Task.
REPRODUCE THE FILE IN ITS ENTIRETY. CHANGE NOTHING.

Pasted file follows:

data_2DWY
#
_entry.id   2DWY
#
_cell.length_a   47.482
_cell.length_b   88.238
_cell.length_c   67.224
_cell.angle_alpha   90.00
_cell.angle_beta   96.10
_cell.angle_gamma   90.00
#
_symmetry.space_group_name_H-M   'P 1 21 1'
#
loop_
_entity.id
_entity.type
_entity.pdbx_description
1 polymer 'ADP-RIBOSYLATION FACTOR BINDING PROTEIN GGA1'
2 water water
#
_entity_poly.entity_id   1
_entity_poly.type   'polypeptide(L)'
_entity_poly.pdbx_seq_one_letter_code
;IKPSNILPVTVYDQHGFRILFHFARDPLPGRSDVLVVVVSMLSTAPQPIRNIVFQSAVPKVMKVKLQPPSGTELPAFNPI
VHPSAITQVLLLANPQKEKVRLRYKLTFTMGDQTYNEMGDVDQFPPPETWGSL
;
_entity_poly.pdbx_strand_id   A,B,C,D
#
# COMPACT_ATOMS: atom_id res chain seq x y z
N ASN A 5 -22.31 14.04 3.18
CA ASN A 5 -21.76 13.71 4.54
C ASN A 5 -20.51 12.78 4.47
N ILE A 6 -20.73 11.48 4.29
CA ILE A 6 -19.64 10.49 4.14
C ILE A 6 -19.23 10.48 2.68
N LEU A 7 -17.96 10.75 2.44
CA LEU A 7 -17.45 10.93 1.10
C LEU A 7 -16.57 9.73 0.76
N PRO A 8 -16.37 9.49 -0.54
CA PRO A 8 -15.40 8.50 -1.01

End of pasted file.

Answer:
data_2DWY
#
_entry.id   2DWY
#
_cell.length_a   47.482
_cell.length_b   88.238
_cell.length_c   67.224
_cell.angle_alpha   90.00
_cell.angle_beta   96.10
_cell.angle_gamma   90.00
#
_symmetry.space_group_name_H-M   'P 1 21 1'
#
loop_
_entity.id
_entity.type
_entity.pdbx_description
1 polymer 'ADP-RIBOSYLATION FACTOR BINDING PROTEIN GGA1'
2 water water
#
_entity_poly.entity_id   1
_entity_poly.type   'polypeptide(L)'
_entity_poly.pdbx_seq_one_letter_code
;IKPSNILPVTVYDQHGFRILFHFARDPLPGRSDVLVVVVSMLSTAPQPIRNIVFQSAVPKVMKVKLQPPSGTELPAFNPI
VHPSAITQVLLLANPQKEKVRLRYKLTFTMGDQTYNEMGDVDQFPPPETWGSL
;
_entity_poly.pdbx_strand_id   A,B,C,D
#
# COMPACT_ATOMS: atom_id res chain seq x y z
N ASN A 5 -22.31 14.04 3.18
CA ASN A 5 -21.76 13.71 4.54
C ASN A 5 -20.51 12.78 4.47
N ILE A 6 -20.73 11.48 4.29
CA ILE A 6 -19.64 10.49 4.14
C ILE A 6 -19.23 10.48 2.68
N LEU A 7 -17.96 10.75 2.44
CA LEU A 7 -17.45 10.93 1.10
C LEU A 7 -16.57 9.73 0.76
N PRO A 8 -16.37 9.49 -0.54
CA PRO A 8 -15.40 8.50 -1.01